How to Use Mouse Bait Stations
Removing Mice from Homes
In an effort to rid their houses of rodents, many homeowners use mouse bait stations as a first line of defense. These devices include a plastic container that protects the mouse bait inside from moisture and dust while allowing rodents to enter and feed.
Why Mouse Baits May Not Work
While this control method can thin a rodent population, it usually won't remove all mice from the area. Rodents often avoid a mouse bait station if they dislike the taste, scent, or placement of the bait and bait station.
Where to Place Mouse Bait Stations
For best results, put mouse bait traps wherever the pests' droppings appear, areas where they are seen and locations where their rub marks and damage to stored food products occurs. This includes attics, basements, storage areas, under sinks, and crawl spaces. Some mouse bait stations can withstand outdoor conditions, while others cannot. Be sure to check the product details before placing stations or bait on the ground, other surfaces or near moisture.
Using Snap Traps
When mice enter living rooms and kitchens, a snap trap with mouse bait can be a good solution. Mousetraps behind bookshelves and media centers may also stop the pests from soiling these hard-to-reach areas. In kitchens, lay traps behind the stove, refrigerator, and microwave.
Types of Mouse Lures that “Bait” and Attract Mice
Food as Bait
Bait stations rely on compounds called rodenticides to control mice. On the other hand, to draw the pests to traps, homeowners may use common pantry items. Sweet or fatty foods are favorites of these rodents, so peanut butter, soft cheese, or wet cat food often work well. In general, a small amount of a sticky bait is most likely to make a mouse trigger the trap.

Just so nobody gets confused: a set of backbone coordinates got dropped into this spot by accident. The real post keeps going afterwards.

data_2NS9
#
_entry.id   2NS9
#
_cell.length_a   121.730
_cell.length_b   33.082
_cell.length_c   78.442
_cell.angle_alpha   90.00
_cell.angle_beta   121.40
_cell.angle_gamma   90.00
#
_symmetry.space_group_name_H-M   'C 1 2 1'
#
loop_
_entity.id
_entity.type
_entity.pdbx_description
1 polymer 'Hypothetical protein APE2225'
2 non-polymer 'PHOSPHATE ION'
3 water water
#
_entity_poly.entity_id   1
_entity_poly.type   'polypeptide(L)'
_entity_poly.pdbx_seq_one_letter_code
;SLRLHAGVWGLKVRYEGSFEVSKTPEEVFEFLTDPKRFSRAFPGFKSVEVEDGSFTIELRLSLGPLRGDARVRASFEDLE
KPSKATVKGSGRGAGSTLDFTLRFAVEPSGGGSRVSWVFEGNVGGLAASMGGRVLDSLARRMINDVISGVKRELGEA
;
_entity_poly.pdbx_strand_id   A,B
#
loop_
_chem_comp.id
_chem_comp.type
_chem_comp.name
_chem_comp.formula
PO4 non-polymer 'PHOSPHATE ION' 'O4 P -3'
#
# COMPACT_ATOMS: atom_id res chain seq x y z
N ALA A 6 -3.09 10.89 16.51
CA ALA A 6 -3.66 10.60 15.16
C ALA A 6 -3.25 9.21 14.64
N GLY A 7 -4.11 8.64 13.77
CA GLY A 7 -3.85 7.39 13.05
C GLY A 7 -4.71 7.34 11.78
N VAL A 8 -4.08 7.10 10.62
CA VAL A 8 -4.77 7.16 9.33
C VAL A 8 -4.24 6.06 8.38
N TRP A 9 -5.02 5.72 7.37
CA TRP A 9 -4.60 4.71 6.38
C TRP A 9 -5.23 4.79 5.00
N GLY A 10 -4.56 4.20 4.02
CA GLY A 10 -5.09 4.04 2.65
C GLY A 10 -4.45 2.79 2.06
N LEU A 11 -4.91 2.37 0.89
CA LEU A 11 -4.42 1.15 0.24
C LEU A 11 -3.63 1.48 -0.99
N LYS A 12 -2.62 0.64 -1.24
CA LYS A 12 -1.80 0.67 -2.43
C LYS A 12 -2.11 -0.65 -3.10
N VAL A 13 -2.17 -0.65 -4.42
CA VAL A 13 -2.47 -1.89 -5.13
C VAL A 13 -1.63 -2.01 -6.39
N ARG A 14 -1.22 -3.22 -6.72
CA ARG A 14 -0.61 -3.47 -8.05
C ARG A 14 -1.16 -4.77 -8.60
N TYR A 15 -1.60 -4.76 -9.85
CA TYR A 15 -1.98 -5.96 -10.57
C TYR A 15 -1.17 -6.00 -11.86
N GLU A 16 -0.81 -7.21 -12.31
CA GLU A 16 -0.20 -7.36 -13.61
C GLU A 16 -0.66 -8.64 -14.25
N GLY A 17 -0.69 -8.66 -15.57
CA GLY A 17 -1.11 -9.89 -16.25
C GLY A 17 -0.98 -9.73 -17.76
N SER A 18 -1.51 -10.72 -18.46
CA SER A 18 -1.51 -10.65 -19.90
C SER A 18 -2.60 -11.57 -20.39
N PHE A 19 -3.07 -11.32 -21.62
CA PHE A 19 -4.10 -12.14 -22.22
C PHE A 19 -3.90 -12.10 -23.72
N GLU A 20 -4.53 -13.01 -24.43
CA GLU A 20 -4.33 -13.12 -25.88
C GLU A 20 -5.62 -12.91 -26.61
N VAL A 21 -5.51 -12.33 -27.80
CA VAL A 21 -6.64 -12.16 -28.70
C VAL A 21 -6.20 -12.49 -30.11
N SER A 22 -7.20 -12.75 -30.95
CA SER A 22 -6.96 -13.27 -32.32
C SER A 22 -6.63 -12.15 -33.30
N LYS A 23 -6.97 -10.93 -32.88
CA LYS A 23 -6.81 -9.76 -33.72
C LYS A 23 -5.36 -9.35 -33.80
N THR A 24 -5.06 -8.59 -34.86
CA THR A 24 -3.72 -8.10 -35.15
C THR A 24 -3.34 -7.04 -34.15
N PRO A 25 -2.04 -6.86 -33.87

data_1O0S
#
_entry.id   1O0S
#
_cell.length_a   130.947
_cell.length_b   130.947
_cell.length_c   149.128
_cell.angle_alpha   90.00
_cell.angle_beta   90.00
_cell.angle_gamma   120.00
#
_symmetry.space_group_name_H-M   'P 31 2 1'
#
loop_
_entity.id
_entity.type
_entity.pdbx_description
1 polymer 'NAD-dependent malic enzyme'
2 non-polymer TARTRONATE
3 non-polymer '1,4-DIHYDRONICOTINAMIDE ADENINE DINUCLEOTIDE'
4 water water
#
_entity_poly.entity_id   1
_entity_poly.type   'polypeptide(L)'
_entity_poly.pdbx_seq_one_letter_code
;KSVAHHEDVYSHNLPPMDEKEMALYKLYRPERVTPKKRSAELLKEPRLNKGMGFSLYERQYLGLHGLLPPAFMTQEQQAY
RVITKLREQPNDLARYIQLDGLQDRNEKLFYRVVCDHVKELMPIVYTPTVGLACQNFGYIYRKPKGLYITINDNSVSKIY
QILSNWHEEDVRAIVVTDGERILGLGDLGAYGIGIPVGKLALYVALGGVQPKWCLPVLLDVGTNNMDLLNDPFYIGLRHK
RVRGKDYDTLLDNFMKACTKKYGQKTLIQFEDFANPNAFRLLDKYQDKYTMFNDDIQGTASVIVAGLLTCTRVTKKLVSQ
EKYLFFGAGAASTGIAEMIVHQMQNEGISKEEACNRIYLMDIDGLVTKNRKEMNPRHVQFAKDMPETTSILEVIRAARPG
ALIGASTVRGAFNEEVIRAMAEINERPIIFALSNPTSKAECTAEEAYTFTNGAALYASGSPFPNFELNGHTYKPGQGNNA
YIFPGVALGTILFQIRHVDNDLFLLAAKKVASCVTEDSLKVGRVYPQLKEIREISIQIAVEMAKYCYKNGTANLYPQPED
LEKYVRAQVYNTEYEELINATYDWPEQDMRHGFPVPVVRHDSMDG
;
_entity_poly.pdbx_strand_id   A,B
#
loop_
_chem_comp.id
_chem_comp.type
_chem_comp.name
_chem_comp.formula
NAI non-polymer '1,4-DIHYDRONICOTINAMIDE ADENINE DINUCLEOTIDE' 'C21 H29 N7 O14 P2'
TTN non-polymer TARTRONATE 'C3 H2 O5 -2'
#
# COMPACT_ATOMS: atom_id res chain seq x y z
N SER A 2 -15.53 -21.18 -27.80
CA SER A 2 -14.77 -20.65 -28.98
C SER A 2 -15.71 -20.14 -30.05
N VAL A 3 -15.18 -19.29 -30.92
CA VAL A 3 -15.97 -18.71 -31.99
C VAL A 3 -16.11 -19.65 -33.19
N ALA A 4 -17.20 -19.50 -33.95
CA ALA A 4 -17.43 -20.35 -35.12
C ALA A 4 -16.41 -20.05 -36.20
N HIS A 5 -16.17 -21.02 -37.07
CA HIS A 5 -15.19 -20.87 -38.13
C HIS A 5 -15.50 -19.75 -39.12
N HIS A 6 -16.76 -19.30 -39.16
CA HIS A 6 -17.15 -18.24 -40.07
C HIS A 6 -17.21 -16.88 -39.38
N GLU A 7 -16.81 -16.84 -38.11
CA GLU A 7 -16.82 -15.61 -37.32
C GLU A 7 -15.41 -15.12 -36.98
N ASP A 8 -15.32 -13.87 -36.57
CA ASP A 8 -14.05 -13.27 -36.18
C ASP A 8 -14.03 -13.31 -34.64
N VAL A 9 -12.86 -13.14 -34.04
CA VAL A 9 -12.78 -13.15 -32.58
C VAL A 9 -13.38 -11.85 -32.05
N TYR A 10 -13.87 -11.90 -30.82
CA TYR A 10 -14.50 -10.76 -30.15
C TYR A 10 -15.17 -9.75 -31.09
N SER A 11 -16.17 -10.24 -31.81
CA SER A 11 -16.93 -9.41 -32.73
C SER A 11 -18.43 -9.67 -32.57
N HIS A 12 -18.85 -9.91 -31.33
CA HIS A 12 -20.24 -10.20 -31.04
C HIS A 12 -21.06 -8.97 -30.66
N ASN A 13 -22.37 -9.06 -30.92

Nesting Materials as Bait
Another attractant that works very well to lure mice to a snap trap is a rolled up small wad of string or cotton. The string or cotton takes advantage of the mouse’s natural tendency to gather items to use as nesting material.
If homeowners are having a challenging time getting mice to go to snap traps or baits, a commercially available, specialty rodent attractant product formulated to attract mice may be useful.
Poison mouse bait often contains food-based chemicals that are dangerous for children, pets, and non-target wildlife. Use mouse bait stations only in areas that small hands or paws can't reach. Other types of traps may be a better option for homes with kids and dogs or cats.
Solving the Problem
Mice are curious animals, so mouse bait stations are useful tools for reducing populations. However, rodents breed rapidly, and a few mouse bait stations or traps are no match for an infestation. To restore peace of mind, call Orkin for help with rodent pests.
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